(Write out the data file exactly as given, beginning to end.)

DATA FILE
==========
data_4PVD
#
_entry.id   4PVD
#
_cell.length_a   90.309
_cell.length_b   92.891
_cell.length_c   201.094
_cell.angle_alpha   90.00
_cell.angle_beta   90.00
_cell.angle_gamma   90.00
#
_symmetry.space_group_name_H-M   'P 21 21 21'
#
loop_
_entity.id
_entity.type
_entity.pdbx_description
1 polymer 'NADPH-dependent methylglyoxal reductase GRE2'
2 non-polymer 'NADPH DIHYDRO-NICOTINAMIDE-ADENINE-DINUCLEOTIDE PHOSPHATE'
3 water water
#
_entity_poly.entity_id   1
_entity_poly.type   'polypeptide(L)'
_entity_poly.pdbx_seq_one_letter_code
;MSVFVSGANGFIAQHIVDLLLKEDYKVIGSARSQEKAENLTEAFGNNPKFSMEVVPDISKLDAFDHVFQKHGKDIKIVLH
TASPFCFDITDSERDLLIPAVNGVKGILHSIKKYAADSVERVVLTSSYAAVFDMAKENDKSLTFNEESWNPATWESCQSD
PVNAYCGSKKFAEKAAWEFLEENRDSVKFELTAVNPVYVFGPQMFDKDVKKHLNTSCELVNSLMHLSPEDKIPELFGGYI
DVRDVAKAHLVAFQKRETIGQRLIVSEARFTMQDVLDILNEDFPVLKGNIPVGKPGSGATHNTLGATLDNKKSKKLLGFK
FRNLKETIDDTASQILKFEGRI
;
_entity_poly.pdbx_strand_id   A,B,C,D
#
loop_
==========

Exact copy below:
data_4PVD
#
_entry.id   4PVD
#
_cell.length_a   90.309
_cell.length_b   92.891
_cell.length_c   201.094
_cell.angle_alpha   90.00
_cell.angle_beta   90.00
_cell.angle_gamma   90.00
#
_symmetry.space_group_name_H-M   'P 21 21 21'
#
loop_
_entity.id
_entity.type
_entity.pdbx_description
1 polymer 'NADPH-dependent methylglyoxal reductase GRE2'
2 non-polymer 'NADPH DIHYDRO-NICOTINAMIDE-ADENINE-DINUCLEOTIDE PHOSPHATE'
3 water water
#
_entity_poly.entity_id   1
_entity_poly.type   'polypeptide(L)'
_entity_poly.pdbx_seq_one_letter_code
;MSVFVSGANGFIAQHIVDLLLKEDYKVIGSARSQEKAENLTEAFGNNPKFSMEVVPDISKLDAFDHVFQKHGKDIKIVLH
TASPFCFDITDSERDLLIPAVNGVKGILHSIKKYAADSVERVVLTSSYAAVFDMAKENDKSLTFNEESWNPATWESCQSD
PVNAYCGSKKFAEKAAWEFLEENRDSVKFELTAVNPVYVFGPQMFDKDVKKHLNTSCELVNSLMHLSPEDKIPELFGGYI
DVRDVAKAHLVAFQKRETIGQRLIVSEARFTMQDVLDILNEDFPVLKGNIPVGKPGSGATHNTLGATLDNKKSKKLLGFK
FRNLKETIDDTASQILKFEGRI
;
_entity_poly.pdbx_strand_id   A,B,C,D
#
loop_